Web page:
Sophie Bolich

Can City Close Infinity Lounge?

Council votes to close troubled nightclub, but bar is already challenging suspension in court.

By - Jun 13th, 2024 02:20 pm

The Infinity Lounge. Photo by Angeline Terry.

It’s the end of the road for Infinity Lounge. At least if the city gets its way.

The Milwaukee Common Council voted unanimously on Tuesday to close the troubled nightclub, 4001 W. Fond du Lac Ave., which has operated since 2022.

The decision follows a tumultuous year for the nightclub, which was the site of two shootings, a battery cutting and more than 20 other incidents since its last renewal, according to a police report.

Even so, the business, led by Mario Spencer, has no plans to go quietly.

Though it was directed to close on June 11, Infinity Lounge has an active restraining order against the city — the result of a lawsuit brought by the business due to a previous 60-day suspension.

Attorney Michael Maistelman reminded council members of that fact during a recent meeting, where he appeared on behalf of the nightclub.

“We already are in court right now,” he said. “We have a restraining order, allowing us to stay open. That’s been in effect, so the city legally cannot shut us down.”

He further claimed that the Council’s Licenses Committee conducted the latest renewal process in an unlawful manner.

“We object to the committee’s recommendation for the following reasons,” he said, noting that Spencer didn’t receive timely notice of the renewal and that the police report contained “incorrect” and “conclusory” statements.

As of April 2023, Infinity Lounge LLC is the petitioner in a civil lawsuit against the City of Milwaukee regarding the 60-day suspension. In light of the 2024 license nonrenewal, the business plans to file a new lawsuit against the city, Maistelman told Urban Milwaukee.

Next steps for the city could include asking the court to lift the restraining order.

Either way, the saga of Infinity Lounge is likely far from over.

“My client has various options, all of which we are exploring,” Maistelman said.

The attorney’s latest statements echo his earlier comments during the nightclub’s license renewal hearing, which took place on May 29.

“If the city tries to shut us down, we have an order saying we’re allowed to stay open,” he told committee members during the meeting.

Maistelman asked to reschedule the hearing for a date after the court case adjourns, but the committee voted against that request. “Democracy in action, we are going to hear this application today,” said Chairwoman JoCasta Zamarripa.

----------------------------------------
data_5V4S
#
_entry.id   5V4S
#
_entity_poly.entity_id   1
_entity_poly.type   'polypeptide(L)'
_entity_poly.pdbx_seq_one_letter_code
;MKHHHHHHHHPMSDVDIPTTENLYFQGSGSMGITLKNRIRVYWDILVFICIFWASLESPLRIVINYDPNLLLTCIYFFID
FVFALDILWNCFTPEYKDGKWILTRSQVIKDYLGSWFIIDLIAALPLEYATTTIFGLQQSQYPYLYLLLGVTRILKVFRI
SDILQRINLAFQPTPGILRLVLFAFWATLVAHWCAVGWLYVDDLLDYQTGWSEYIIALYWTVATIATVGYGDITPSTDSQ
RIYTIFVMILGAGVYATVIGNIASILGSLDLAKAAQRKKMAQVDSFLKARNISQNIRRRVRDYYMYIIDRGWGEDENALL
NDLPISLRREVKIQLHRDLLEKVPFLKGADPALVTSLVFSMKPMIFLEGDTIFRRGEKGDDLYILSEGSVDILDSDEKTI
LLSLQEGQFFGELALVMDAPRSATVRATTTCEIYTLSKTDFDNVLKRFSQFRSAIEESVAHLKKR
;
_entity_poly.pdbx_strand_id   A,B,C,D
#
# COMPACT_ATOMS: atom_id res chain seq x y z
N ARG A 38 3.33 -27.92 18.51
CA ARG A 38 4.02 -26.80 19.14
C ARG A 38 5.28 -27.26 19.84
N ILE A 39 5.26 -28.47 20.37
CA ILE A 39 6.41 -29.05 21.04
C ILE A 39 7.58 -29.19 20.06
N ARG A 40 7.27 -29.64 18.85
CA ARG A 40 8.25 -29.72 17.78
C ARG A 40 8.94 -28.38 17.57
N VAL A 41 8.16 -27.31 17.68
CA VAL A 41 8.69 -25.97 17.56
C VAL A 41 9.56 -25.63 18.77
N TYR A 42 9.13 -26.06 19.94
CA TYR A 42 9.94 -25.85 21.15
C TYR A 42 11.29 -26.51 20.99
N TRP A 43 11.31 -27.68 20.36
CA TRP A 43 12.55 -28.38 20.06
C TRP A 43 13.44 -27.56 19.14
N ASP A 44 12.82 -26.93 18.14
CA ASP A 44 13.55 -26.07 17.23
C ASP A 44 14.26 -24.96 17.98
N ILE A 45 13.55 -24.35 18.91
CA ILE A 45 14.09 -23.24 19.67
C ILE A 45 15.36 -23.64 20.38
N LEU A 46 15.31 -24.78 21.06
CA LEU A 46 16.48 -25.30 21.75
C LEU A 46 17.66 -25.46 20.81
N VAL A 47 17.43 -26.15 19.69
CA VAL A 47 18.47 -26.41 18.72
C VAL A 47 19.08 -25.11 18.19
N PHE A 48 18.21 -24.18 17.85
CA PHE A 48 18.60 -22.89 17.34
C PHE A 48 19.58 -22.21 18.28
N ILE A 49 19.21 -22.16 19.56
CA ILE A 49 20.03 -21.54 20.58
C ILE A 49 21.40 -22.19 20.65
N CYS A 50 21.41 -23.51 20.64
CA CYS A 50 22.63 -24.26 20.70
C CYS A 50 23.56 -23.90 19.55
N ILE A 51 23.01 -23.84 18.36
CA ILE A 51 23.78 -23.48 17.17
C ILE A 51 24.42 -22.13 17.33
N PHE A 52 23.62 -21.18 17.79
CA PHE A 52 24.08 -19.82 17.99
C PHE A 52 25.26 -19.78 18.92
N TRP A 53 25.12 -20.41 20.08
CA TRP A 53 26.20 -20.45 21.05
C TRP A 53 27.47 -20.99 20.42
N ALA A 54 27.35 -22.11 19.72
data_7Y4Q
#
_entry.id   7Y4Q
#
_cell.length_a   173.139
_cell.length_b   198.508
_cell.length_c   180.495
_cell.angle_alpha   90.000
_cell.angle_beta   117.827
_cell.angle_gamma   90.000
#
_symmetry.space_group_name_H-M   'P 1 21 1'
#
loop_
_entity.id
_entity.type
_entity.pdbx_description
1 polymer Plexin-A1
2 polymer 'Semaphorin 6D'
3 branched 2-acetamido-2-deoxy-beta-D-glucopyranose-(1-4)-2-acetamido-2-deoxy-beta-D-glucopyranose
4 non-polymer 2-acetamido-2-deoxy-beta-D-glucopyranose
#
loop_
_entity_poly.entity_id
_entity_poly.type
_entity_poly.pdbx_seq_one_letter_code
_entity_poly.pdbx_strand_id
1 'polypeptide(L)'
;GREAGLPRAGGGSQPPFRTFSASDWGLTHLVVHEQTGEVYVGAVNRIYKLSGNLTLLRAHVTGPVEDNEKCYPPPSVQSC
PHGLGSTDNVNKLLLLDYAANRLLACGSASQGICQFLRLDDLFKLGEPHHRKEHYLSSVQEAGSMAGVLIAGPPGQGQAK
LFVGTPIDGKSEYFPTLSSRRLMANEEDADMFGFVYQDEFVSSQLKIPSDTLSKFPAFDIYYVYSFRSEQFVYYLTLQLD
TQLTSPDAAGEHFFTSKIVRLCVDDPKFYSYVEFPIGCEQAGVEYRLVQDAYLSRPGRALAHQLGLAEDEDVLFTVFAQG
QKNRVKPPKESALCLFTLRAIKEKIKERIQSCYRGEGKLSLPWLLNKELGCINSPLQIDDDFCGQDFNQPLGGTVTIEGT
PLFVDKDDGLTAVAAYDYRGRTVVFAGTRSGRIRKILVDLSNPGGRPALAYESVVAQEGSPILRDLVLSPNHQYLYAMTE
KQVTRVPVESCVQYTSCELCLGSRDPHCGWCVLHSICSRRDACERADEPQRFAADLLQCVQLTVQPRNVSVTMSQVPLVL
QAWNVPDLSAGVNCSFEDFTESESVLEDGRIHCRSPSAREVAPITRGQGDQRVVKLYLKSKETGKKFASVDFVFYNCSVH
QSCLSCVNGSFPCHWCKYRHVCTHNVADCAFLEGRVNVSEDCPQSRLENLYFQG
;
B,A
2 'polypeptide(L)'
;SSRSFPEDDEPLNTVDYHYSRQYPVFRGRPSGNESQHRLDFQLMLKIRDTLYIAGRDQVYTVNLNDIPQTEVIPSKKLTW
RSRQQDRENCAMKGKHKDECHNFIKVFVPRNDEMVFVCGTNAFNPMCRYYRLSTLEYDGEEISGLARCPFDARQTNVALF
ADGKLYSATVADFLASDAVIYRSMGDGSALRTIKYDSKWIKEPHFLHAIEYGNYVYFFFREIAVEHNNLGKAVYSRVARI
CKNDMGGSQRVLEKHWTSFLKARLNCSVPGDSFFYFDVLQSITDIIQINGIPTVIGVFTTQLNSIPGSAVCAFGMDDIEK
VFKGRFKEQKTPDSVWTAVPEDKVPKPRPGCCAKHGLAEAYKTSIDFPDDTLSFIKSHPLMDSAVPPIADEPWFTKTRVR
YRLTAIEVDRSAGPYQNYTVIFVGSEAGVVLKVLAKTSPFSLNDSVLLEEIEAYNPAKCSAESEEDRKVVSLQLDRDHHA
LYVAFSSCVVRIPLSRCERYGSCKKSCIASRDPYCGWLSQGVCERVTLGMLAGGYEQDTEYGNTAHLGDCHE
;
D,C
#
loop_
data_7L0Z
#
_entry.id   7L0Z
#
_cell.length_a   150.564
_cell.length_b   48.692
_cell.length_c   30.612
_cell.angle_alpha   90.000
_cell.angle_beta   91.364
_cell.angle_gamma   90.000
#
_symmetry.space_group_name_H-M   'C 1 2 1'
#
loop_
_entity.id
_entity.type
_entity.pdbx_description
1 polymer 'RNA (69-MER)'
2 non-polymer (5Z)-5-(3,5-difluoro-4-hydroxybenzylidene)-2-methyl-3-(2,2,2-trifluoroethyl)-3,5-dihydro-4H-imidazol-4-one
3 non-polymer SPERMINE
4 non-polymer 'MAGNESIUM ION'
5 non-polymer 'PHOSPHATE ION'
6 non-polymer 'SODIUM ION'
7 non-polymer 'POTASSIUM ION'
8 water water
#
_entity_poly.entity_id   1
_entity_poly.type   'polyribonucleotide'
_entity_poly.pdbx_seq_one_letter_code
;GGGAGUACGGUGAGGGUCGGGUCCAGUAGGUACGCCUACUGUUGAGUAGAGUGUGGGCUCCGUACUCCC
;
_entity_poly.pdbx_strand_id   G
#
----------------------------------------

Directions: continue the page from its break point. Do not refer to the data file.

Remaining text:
Over the course of the past year, Infinity Lounge has been the site of two shootings — one of which was included in a 29-item police report for the business.

The lengthy report was a point of concern among committee members, who scrutinized several violent incidents in particular. That includes an aggravated battery on June 7, 2023 and a Jan. 17 shooting, during which a security guard exchanged fire with a disgruntled patron.

Two men have since been arrested in connection to that shooting, which occurred outside of the lounge and injured at least two patrons.

The business was declared a nuisance on Jan. 18.

A second shooting, though not included in the police report, took place at the establishment on April 20, Spencer said.

The police report also includes a handful of noise complaints, six cases of battery and several incidents involving patrons with guns. On several occasions, police were called to the lounge but found no disturbances.

In his remarks to committee members, Spencer focused on the latter category, calling the majority of the police report “bogus.”

But Alderman Scott Spiker took issue with that claim. “Why are there so many fights and so many shootings at this location?” he asked. “It just seems like there’s a lot of violence happening here.”

“It’s not that nothing would be happening without you, but you seem to be drawing certain folks who have weaponry, have beef, get a few drinks in them and then all the stuff in the police report happens.”

“It’s controlled,” Spencer said. “Nothing happens on the inside.”

Spencer highlighted his positive contributions to the community, such as trash pickups, free meals, toy giveaways for kids and other holiday-centered events.

He also explained that he has attempted to collaborate with the police, requesting officers to be stationed outside the lounge or to park a “dummy” squad car to deter potential troublemakers. However, he noted that these requests have been unsuccessful.

“When they’re available, they slide by,” said William Wilson, captain of MPD District 7. “We cannot have a squad park in front of your establishment. Like I said, every tavern would like that. It’s just not feasible.”

The committee also heard testimony from several neighbors.

Lydia Melton said that the lounge has been an ongoing issue for years. “My life is interrupted because of his business,” she said. “[Spencer] is not thinking of what we’re going through. Why do I have to live unhappy, uncomfortable?”

Two additional neighbors shared similar statements.

Area Alderman DiAndre Jackson said he got the sense that most residents in the area object to the establishment. In fact, it became evident even before he was elected.

“I was getting a lot of complaints just doing doors — not even in the seat yet,” he said. “I move for nonrenewal.”

Spiker concluded the two-hour hearing with a motion for nonrenewal based on the police report and testimony from the licensee, neighbors and MPD. There were no objections.

The matter went before the full council on Tuesday, where members voted unanimously for nonrenewal.

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Categories: Food & Drink

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